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MN' fury ovl md move for steel

6th February 1992
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Page 6, 6th February 1992 — MN' fury ovl md move for steel
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Which of the following most accurately describes the problem?

• Yorkshire hauliers stand to benefit from British Steel's decision to switch the movement of 9,000 tonnes of limestone a week from rail to road in the heart of 'Herriot country'. But the move has sparked a political furore.

British Steel says it will make "considerable savings" by ending its contract with British Rail to shift limestone on the Wensleydale line from a quarry at Redmire to its iron foundry at Redcar 35km away.

British Steel has already appointed a haulier to take over the contract from 31 March; it will require 60 lorry loads a day. Opposition has come from MPs, MEPs, North Yorkshire County Council and environmentalists who believe that Wensleydale's rural roads are unsuitable for HGVs.

British Steel says the decision "is due to increased costs, making the route no longer a viable proposition. From the beginning of April limestone will be transported by road, which is now the preferred option of British Steel Teesside." British Steel is BR's only freight customer on the Wensleydale line and its departure could eventually lead to the line's closure: BR says the "future of the line is undecided".

On Tuesday the county council wants to meet British Steel, British Rail and Tarmac to challenge the move: "There's been a tremendous outcry over this decision," says planning officer John Rennilson. "What are the consequences of 60 lorries a day on rural roads?"

He believes there may be a case for applying for a Section 8 grant to reduce British Steel's costs — the money could be used to build a conveyor from the quarry to the nearby railhead which is currently served by trucks.

If the switch to road does go ahead Rennilson insists the council will want to have a say in the route taken by the trucks — BS says it is prepared to avoid smaller villages such as Redmire and Leyburn.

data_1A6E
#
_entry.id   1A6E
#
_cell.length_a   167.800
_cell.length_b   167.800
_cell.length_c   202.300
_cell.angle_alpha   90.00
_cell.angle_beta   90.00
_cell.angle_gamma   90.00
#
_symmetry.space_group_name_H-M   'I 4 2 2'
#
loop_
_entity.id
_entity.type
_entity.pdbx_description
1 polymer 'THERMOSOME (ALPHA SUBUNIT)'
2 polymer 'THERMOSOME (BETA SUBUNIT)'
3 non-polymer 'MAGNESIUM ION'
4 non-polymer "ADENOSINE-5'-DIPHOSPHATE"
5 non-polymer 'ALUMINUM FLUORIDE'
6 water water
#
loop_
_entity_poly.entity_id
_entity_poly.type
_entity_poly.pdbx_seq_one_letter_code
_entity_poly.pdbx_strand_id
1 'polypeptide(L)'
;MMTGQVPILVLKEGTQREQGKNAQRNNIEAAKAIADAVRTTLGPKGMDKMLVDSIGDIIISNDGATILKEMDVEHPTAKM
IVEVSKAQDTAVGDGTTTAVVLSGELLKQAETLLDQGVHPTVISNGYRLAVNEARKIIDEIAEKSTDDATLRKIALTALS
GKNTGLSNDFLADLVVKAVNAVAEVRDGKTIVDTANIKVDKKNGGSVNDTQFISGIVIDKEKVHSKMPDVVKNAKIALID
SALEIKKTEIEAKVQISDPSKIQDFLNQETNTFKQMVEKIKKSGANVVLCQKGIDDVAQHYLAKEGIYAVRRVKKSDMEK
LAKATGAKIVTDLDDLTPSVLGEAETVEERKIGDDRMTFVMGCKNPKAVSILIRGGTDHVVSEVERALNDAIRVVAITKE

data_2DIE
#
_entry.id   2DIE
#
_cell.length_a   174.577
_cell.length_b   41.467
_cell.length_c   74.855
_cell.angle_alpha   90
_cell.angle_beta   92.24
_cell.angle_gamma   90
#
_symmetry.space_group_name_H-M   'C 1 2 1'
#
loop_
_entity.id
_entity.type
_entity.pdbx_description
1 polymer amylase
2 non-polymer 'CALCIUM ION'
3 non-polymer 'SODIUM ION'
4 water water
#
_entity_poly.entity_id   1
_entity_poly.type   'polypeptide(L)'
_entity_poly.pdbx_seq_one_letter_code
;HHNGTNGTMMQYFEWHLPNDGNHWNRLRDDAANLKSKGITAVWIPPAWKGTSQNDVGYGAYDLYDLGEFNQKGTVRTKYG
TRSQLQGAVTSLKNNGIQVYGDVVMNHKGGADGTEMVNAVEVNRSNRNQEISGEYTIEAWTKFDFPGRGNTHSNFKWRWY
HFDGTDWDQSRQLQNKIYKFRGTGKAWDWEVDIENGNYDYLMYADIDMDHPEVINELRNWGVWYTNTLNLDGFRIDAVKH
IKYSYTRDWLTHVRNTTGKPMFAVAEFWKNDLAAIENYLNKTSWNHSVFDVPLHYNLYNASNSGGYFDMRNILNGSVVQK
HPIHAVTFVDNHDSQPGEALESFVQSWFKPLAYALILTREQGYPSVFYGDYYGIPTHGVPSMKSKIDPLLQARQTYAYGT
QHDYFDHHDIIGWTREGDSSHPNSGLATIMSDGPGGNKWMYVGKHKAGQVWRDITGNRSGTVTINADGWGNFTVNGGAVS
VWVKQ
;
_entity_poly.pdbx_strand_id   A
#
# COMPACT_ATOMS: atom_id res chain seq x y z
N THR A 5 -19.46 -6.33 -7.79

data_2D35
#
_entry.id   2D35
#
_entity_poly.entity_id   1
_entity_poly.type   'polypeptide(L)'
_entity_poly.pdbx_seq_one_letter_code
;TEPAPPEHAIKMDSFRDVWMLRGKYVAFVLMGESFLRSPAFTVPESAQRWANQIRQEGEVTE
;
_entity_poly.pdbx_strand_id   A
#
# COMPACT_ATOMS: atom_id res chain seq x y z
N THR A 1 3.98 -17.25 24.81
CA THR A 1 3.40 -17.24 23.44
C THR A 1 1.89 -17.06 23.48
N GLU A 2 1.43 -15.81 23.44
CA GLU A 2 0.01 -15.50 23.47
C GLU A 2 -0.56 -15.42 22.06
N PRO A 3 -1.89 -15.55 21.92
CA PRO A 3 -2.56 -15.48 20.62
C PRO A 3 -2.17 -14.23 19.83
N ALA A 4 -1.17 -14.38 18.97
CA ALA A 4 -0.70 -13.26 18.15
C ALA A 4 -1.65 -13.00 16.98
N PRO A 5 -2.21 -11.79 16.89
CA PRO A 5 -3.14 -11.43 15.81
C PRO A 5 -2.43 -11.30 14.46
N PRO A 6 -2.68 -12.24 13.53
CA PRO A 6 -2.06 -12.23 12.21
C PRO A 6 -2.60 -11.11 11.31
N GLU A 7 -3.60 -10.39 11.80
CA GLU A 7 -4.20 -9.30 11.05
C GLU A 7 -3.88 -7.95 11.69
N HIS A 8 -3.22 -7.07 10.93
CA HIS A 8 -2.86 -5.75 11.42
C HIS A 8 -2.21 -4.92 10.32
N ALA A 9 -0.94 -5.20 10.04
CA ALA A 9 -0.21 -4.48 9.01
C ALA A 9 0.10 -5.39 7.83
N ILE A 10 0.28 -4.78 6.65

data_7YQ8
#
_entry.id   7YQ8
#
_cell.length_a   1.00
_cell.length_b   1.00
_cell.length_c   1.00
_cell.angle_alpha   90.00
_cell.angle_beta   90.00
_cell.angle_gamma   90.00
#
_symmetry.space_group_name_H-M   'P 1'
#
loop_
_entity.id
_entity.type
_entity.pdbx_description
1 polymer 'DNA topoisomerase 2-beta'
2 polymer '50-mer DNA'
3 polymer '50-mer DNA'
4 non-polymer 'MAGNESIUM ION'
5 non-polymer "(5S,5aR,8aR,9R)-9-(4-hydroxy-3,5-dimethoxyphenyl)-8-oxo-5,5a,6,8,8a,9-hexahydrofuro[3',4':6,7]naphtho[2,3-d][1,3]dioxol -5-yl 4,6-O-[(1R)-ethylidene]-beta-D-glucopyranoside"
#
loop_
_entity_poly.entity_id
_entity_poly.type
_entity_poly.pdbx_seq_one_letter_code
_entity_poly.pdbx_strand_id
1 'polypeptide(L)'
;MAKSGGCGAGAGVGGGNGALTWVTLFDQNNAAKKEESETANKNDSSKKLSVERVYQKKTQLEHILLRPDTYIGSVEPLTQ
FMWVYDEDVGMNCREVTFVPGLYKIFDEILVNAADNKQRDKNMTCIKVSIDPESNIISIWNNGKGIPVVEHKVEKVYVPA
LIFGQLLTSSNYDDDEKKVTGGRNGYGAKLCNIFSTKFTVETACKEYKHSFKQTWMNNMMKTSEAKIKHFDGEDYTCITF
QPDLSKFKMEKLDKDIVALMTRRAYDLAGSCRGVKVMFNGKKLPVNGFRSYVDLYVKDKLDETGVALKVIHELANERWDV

Political opposition to British Steel's decision has mounted, with attention drawn to the Government's aim to get more freight on to rail.

"The problem lies with the Government, which is willing people to move freight on to rail, but is doing little to help," says Shadow Transport Secretary John Prescott. "If you go around closing freight lines there will be no place for the new freight from the Channel Tunnel — I am not opposed to road haulage, but it's a question of balance."

William Hague, Conservative MP for Richmond, Yorkshire has protested to British Steel: "These roads run through picturesque country not built for HGVs," he says. Hague is also in touch with BR.

David Bowe, MEP for Cleveland and Yorkshire North, has condemned the plan: "Wensleydale and Herriot country are national assets," he says. "A way must be found of reversing this decision — it is not acceptable for loads to be switching from rail to road when logic says that the transport of heavy goods should be moving in the opposite direction."

Bowe adds: ''Market forces take no account of the real cost to communities or the environment — that is why we expect government to intervene in such matters." He wants the Departments of Transport and Environment to "thrash out a solution" with British Steel and BR.

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